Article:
Among members of the nation-security elite, it’s become de rigueur to bemoan Donald Trump’s “neo-isolationism” and its alleged threat to the liberal international order. That line finds its popular counterpoint among Resistance liberals, who echo Hillary Clinton’s famous complaint that Trump is Putin’s “puppet.” It’s hard to reconcile either accusation with the fact that Trump’s national-security team is overwhelmingly staffed with hawks like National Security Advisor John Bolton and Secretary of State Mike Pompeo, eager militarists who cannot in any way be called isolationists. Under their direction, America has become the bully-boy of the world stage, trying to badger and humiliate all potential rivals, including Russia. The isolationist label doesn’t describe any actual policy, although it does have some relevance to political theater: Trump keeps saying he opposes the “endless wars” he inherited and seems very eager to chum up foreign leaders, even going so far as to effuse about how he and North Korean dictator Kim Jong-Un “fell in love.”
In truth, the real key to Trump’s foreign policy is neither neo-isolationism nor subservience to Vladimir Putin but rather belligerent incoherence. As befits the man who styles himself the master of “the art of the deal,” Trump has an excessive faith in his own ability to glad-hand his way through thorny disputes with other power players. But Pompeo and Bolton have their own agenda, which boils down to shoring up American global hegemony by maximum aggression. The combination of Trump’s desire to be a wheeler-dealer on the world stage and the Pompeo/Bolton penchant for throwing America’s weight around has produced a foreign policy that is singularly confused, with a constant sending of mixed signals that could easily provoke conflict.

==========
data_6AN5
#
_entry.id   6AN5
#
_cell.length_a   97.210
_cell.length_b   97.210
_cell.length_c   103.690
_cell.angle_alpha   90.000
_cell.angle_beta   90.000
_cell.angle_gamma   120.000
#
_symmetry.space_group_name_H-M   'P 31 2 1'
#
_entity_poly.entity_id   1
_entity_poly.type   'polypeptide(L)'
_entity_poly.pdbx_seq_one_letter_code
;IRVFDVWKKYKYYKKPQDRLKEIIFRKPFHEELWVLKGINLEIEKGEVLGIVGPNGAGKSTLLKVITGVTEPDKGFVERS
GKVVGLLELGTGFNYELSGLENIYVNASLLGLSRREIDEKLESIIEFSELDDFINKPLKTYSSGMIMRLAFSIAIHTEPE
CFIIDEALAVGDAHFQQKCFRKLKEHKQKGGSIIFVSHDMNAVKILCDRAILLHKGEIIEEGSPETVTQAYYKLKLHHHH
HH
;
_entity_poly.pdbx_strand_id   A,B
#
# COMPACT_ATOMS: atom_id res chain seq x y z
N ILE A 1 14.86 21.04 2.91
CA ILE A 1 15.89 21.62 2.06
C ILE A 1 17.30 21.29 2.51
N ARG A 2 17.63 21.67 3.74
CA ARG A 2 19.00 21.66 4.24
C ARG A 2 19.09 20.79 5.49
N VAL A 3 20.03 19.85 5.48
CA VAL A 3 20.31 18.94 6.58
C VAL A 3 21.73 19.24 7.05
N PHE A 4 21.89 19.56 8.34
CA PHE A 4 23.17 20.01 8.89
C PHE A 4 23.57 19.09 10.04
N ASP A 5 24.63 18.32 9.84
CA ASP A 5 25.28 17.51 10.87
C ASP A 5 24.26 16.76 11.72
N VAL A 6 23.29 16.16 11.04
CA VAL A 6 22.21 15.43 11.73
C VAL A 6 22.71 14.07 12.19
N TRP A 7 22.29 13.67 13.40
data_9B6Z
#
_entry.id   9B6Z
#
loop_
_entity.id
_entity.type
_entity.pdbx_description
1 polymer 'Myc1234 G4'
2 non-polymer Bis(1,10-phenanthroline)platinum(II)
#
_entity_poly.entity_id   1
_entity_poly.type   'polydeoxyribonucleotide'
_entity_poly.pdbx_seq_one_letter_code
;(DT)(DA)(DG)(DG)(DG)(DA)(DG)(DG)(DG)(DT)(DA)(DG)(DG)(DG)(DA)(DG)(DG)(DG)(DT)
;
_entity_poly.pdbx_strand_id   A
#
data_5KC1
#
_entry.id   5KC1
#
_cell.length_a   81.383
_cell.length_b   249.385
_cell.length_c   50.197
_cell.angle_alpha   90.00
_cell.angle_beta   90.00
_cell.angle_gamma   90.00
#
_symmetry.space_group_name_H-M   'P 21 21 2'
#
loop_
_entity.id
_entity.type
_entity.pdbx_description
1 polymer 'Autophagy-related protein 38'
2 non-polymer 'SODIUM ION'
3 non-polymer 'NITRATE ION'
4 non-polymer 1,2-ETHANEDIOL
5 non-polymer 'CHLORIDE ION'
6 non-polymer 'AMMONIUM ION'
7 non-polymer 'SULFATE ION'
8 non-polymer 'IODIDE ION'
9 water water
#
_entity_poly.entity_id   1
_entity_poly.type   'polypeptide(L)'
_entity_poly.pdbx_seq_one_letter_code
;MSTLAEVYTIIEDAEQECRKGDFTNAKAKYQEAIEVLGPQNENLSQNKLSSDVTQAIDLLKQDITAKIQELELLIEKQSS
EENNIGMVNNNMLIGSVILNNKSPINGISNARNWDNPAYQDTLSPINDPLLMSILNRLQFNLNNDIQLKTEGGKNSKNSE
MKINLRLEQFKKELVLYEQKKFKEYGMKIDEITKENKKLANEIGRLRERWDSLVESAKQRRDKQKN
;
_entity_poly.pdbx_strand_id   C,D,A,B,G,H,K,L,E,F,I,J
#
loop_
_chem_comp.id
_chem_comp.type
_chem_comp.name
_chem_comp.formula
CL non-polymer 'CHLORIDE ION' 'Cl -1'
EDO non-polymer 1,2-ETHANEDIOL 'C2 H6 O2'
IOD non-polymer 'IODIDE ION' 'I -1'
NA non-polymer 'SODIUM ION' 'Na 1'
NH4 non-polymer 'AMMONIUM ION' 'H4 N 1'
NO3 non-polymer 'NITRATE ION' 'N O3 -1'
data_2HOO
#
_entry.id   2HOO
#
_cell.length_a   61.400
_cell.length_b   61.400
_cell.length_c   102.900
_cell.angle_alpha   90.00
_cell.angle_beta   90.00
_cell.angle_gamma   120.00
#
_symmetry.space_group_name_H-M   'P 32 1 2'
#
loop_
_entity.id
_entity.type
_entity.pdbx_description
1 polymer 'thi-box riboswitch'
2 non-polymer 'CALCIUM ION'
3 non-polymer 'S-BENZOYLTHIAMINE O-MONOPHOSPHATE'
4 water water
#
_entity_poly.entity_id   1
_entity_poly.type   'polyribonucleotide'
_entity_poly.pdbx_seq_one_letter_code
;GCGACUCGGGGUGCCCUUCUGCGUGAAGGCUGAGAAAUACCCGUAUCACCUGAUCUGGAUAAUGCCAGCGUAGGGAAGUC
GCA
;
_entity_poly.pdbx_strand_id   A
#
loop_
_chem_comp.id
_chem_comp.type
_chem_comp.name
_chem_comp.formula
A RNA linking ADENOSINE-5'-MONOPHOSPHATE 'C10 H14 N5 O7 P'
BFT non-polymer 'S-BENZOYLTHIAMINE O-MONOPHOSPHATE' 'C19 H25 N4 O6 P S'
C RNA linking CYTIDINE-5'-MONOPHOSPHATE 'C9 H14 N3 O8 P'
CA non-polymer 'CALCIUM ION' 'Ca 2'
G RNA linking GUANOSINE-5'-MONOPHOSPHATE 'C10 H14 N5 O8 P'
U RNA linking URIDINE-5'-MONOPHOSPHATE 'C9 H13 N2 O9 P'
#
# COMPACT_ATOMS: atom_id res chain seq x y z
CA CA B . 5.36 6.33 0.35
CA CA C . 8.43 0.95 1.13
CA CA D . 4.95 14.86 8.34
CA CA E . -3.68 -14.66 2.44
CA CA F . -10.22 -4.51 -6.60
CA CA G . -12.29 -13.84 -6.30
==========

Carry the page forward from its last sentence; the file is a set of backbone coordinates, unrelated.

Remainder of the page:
If Trump headed a normal administration, one could imagine a good-cop/bad-cop dynamic. Certainly, that is the game Dwight Eisenhower played, letting his Secretary of State John Foster Dulles scare the world with talk of massive retaliation while Ike pursued arms control. Eisenhower’s vice president took the hint: Richard Nixon developed his own good-cop/bad-cop routine, spreading rumors that he was a bomb-happy madman so that foreign adversaries were eager to talk to the seemingly more reasonable Henry Kissinger.
But if Trump hoped to use Bolton and Pompeo as pit bulls to scare other nations to the negotiation table, he quickly discovered that he doesn’t seem to have any way of controlling these wild animals. With his own tendency towards reckless rhetoric and painfully evident lack of policy knowledge, Trump lacks the skill to convincingly present himself as the reasonable alternative to anything.
Does it even make sense to look for a devious design underwriting Trump’s foreign policy? Isn’t it more likely that the chaos we see on the surface is all there is? That in fact Trump is no mastermind, but a man of inchoate and barely articulate impulses?
Instead, he’s ended up with a foreign policy that is a hodgepodge of conflicting goals that are constantly undercutting each other. This incoherent foreign policy keeps sending mixed messages to the world, which greatly increase the risk of accidental war. It’s easy to imagine a scenario where a rival power, confronted by the contrast between Trump’s eagerness to talk and Bolton/Pompeo’s bluster, decides to test American resolve, leading to escalation and armed conflict.
In fact, such a scenario seems to be unfolding right now. Writing in Foreign Affairs, Brett H. McGurk, a former diplomat under George W. Bush, Barack Obama, and Donald Trump who currently teaches at Stanford, laid out the radical confusion of America’s Iran policy where “the administration cannot seem to agree on an objective.” As McGurk notes, while Pompeo keeps piling up unreasonable demands on Iran and Bolton darkly hints at regime change, Trump “has repeatedly asked Iran to call him directly and reportedly passed through the Swiss a private White House phone number.”